The ninth round got even worse for Morales, as Barrera unleashed his most consistent and ferocious beating in this round. Staggering Morales again and again, Barrera pounded Morales from one corner to another. Marco's hooks kept landing precisely on target, along with a number of crisp right hands for good measure. Morales nose again began gushing blood, staining Barrera's back. Although Morales managed to cut Barrera on his left cheek with a chopping right hand, he took more than his share of lumps. At the close of the round, Barrera again looked to have his man in position for a devastating finish, and again Morales somehow found the ability to survive.
As Morales came out for the tenth round, he looked bad. Swelling over both eyes was affecting his vision, his breathing was labored from exhaustion and hampered by the bleeding in his nose, and Barrera's body shots repeatedly sent him into mini retreats when they landed. Morales, however, would not give anything away. As Barrera closed in for the kill, Morales simply kept throwing. When he did, Barrera would often stop, looking for a counter. When Morales was able to put enough punches together in succession, Barrera's counter never came. Again, however, Barrera staggered Morales with brutal hooks on the ropes, and again Morales refused to go down. It was one of the most amazing displays of desire in recent memory. Despite Barrera's pounding, Morales was shaken but never dropped.
The eleventh round was closer, but only because the urgency was growing on Morales' part. Coming out of his corner after again being barely able to sit up on his stool, Morales refused to move and box and went to war. Barrera obliged. Trading punch for punch, Morales looked sapped of strength. Barrera walked through his blows to land his own, and when he landed he saw results. Several flush Barrera body shots in the eleventh forced Morales to shuffle away instead of fight, and a Barrera hook upstairs opened a cut over Morales' right eye that trickled blood into his line of vision. As Barrera took another round, he looked stronger and more determined going into the final round.
Still the fight was close. Both corners let their men know that the outcome of the fight would likely be determined by the final round. In a fight that was already too close to call, the final three minutes meant everything. Both men began the final frame toe to toe. Morales fired and Barrera fired. Morales landed and Barrera landed. The crowd was hoarse but cheered anyway. It was pure excitement. Midway through the round, however, more Barrera bodyshots hurt Morales and weakened his stance. As the two men came together, Barrera threw a left hook that missed over a ducking Morales. Getting under the punch worked for Morales, but his weak legs betrayed him. As Barrera's hip followed through from the hook, it bumped a wobbly Morales, who reached out to find balance and touched his glove and knee to the canvas. Although Mitch Halpern was on top of the action, he called the downing a knockdown and began administering the mandatory eight count. Although the call was incorrect, it was not an easy call. It had, in fact, appeared that Barrera had scored a clean knockdown, until replays showed that no punch had landed. But the damage was done. A discouraged Morales knew that he might have blown the fight. After the count of eight, Morales rushed Barrera in an effort to get some payback. It never came. Although both men finished toe to toe, Morales could not land another big punch before the bout ended.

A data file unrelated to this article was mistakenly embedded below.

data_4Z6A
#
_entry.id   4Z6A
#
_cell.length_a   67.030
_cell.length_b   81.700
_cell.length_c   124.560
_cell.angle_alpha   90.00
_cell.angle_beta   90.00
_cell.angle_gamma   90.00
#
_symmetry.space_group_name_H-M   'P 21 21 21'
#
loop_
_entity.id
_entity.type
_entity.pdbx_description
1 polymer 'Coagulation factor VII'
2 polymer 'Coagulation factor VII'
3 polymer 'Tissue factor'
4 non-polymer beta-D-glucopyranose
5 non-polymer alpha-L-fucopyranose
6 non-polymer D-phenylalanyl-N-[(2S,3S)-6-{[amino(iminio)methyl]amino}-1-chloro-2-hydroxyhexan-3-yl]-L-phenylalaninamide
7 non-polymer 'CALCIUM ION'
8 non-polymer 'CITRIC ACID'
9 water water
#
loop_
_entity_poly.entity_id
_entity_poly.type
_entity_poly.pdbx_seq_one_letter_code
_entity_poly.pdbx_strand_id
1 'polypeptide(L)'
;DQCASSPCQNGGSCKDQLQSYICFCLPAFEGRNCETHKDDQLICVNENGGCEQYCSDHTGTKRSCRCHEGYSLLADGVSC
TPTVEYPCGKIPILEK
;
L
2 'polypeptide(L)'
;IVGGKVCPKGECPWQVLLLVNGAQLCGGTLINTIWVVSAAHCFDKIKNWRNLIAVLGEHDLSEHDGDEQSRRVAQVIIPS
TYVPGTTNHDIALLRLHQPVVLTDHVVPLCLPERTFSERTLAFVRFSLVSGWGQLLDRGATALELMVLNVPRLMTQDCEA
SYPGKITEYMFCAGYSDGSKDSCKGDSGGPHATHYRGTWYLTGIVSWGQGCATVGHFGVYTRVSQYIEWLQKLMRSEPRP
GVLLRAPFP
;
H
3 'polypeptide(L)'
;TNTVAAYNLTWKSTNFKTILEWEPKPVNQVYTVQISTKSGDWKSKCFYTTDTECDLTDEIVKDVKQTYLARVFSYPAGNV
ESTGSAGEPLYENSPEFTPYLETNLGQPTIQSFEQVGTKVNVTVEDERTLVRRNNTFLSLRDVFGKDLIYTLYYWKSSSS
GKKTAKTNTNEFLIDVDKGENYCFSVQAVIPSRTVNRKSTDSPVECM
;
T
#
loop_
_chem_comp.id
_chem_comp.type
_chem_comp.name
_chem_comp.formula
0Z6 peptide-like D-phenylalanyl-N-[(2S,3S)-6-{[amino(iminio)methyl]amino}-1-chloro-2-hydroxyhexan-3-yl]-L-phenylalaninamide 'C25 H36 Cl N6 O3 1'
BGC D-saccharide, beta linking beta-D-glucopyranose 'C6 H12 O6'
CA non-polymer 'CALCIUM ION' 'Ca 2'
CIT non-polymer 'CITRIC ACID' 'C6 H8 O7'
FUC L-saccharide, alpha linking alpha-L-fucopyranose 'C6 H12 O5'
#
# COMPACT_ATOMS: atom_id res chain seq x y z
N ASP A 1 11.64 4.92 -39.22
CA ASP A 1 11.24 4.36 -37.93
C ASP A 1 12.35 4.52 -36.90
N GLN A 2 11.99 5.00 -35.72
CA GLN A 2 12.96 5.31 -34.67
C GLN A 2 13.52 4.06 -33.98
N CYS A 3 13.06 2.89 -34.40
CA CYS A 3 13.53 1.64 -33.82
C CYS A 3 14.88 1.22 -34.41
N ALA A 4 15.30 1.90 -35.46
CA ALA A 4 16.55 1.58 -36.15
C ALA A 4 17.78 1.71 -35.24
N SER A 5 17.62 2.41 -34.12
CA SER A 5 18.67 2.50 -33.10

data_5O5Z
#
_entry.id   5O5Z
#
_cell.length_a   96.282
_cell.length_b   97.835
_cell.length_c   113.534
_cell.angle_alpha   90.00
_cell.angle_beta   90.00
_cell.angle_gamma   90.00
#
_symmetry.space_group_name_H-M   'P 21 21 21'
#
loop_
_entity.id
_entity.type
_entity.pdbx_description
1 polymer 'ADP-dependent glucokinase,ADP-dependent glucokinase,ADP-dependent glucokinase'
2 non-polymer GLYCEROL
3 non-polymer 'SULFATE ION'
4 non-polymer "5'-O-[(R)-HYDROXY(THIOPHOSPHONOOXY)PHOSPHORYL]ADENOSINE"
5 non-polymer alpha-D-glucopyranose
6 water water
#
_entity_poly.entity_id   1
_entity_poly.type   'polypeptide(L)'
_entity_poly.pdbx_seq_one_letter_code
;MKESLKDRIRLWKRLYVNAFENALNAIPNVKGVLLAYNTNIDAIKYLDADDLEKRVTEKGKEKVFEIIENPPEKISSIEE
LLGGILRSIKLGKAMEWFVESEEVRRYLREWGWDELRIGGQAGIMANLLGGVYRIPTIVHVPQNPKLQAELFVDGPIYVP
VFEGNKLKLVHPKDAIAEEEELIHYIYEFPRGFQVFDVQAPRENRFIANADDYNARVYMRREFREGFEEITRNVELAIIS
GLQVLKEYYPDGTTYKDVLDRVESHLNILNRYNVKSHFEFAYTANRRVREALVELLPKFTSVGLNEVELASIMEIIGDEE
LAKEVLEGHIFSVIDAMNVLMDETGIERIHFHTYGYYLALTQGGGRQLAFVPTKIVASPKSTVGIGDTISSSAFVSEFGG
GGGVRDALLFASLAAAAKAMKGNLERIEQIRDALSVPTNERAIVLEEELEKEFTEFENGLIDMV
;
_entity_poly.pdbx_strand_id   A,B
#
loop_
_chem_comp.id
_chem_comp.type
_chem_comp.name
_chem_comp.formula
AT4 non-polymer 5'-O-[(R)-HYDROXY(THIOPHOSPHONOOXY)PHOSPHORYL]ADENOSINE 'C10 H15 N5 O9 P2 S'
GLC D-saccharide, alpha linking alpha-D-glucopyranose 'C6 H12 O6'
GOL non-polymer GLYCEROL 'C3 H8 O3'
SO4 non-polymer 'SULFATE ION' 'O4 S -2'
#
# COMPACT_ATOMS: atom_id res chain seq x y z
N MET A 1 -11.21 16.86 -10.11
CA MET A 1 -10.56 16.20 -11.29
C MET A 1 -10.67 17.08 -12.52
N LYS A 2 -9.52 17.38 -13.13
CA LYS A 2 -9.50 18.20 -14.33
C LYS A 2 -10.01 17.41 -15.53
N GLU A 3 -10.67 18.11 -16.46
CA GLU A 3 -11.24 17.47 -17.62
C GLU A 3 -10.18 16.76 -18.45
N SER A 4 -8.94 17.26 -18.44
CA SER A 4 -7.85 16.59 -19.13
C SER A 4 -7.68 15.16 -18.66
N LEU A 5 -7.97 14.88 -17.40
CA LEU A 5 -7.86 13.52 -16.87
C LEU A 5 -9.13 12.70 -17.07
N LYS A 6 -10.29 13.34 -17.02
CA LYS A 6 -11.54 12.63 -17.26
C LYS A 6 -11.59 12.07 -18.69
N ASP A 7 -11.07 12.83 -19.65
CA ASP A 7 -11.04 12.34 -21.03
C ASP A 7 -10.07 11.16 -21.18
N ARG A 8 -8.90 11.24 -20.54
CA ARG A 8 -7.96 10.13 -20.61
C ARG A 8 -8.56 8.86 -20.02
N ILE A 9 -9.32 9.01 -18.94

It appeared as though Barrera had won the fight. Although many rounds were difficult to score, and the fight had stretch after stretch of even exchanges, it was Morales who was consistently wobbled by Barrera's blows. Furthermore Marco Antonio had apparently swept most of the second half of the fight, including a final round knockdown that may have been a bad call but was nonetheless ruled an official knockdown.
When Michael Buffer announced a "split decision", however, most boxing fans knew what might be coming next. 114-113 for Barrera, 114-113 for Morales....and an inexplicable 115-112 for Morales. No denying this was a close fight, but a three point victory for Morales seemed completely unreasonable, especially given the two point final round Barrera had earned. The culprit: Las Vegas crony Dalby Shirley. That's right...the same Dalby Shirley who had Antuofermo over Hagler, had a draw in Leonard-Hearns II, gave DelaHoya a six point victory over Whitaker, and the list goes on and on.
After the fight, Morales (36-0/28) looked like he had taken the type of beating that ends careers. His face was bruised, scuffed, swollen, cut, and discolored. Admitting that he was hanging on for dear life at several moments, Morales confirmed that he would no longer fight at 122. Now lined up for a shot at the WBC featherweight title vacated by Naseem Hamed, Morales' move up in weight will come with even more lucrative paydays, possibly including one with The Prince himself. It remains to be seen how Morales will be affected by this war. He may come out stronger and wiser, having shown his willingness to walk through fire to grab victory...but the likelihood is that he may look older, slower and diminished. Very few fighters can sustain the type of beating Morales took and come back unchanged.
In his corner, Barrera (49-3/36) was devastated. His quiet demeanor did not betray his disappointment, but his words did. Claiming the he had won the fight, Barrera dismissed Morales as "not that good". Again losing his WBO junior feather title, Barrera's career may not have been set back as much as first seems. Although no longer a champion, and lacking the political backing to get a quick rematch, Barrera still showed himself as a worthy opponent. Unlike previously thought, Barrera's best days were not behind him, and his exciting style guarantees that we will see him again
Although the final decision left plenty to be desired, the fight itself exceeded even the highest expectations. The bout featured ferocious brawling, magnificent courage, and heart stopping excitement. Barrera-Morales was a fight that will not soon be forgotten.
ROUND 1 2 3 4 5 6 7 8 9 10 11 12 TOTAL BARRERA 10 10 9 9 10 9 9 10 10 10 10 10 116 MORALES 10 9 10 10 9 10 10 9 9 9 9 8 112